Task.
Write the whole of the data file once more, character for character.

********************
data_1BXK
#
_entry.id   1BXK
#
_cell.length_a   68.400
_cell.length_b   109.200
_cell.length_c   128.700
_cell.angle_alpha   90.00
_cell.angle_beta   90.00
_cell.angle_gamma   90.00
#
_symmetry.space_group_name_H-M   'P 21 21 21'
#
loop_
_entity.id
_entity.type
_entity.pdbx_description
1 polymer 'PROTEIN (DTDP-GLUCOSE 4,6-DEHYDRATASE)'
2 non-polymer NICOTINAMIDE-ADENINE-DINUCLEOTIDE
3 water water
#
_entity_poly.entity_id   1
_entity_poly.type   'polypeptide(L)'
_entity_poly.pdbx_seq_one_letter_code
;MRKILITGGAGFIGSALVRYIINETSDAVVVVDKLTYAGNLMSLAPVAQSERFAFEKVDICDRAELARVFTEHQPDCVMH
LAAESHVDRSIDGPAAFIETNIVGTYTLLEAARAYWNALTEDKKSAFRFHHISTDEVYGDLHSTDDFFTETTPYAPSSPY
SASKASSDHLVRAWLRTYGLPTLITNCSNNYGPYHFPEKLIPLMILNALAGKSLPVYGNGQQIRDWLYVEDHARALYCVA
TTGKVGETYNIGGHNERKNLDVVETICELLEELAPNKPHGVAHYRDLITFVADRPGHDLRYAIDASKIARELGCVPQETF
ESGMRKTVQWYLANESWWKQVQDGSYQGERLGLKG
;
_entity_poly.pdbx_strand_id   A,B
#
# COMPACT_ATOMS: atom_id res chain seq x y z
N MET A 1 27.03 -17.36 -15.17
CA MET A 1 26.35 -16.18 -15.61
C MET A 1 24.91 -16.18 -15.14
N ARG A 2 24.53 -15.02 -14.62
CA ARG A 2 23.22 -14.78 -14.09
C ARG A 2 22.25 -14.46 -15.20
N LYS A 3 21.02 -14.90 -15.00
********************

data_1BXK
#
_entry.id   1BXK
#
_cell.length_a   68.400
_cell.length_b   109.200
_cell.length_c   128.700
_cell.angle_alpha   90.00
_cell.angle_beta   90.00
_cell.angle_gamma   90.00
#
_symmetry.space_group_name_H-M   'P 21 21 21'
#
loop_
_entity.id
_entity.type
_entity.pdbx_description
1 polymer 'PROTEIN (DTDP-GLUCOSE 4,6-DEHYDRATASE)'
2 non-polymer NICOTINAMIDE-ADENINE-DINUCLEOTIDE
3 water water
#
_entity_poly.entity_id   1
_entity_poly.type   'polypeptide(L)'
_entity_poly.pdbx_seq_one_letter_code
;MRKILITGGAGFIGSALVRYIINETSDAVVVVDKLTYAGNLMSLAPVAQSERFAFEKVDICDRAELARVFTEHQPDCVMH
LAAESHVDRSIDGPAAFIETNIVGTYTLLEAARAYWNALTEDKKSAFRFHHISTDEVYGDLHSTDDFFTETTPYAPSSPY
SASKASSDHLVRAWLRTYGLPTLITNCSNNYGPYHFPEKLIPLMILNALAGKSLPVYGNGQQIRDWLYVEDHARALYCVA
TTGKVGETYNIGGHNERKNLDVVETICELLEELAPNKPHGVAHYRDLITFVADRPGHDLRYAIDASKIARELGCVPQETF
ESGMRKTVQWYLANESWWKQVQDGSYQGERLGLKG
;
_entity_poly.pdbx_strand_id   A,B
#
# COMPACT_ATOMS: atom_id res chain seq x y z
N MET A 1 27.03 -17.36 -15.17
CA MET A 1 26.35 -16.18 -15.61
C MET A 1 24.91 -16.18 -15.14
N ARG A 2 24.53 -15.02 -14.62
CA ARG A 2 23.22 -14.78 -14.09
C ARG A 2 22.25 -14.46 -15.20
N LYS A 3 21.02 -14.90 -15.00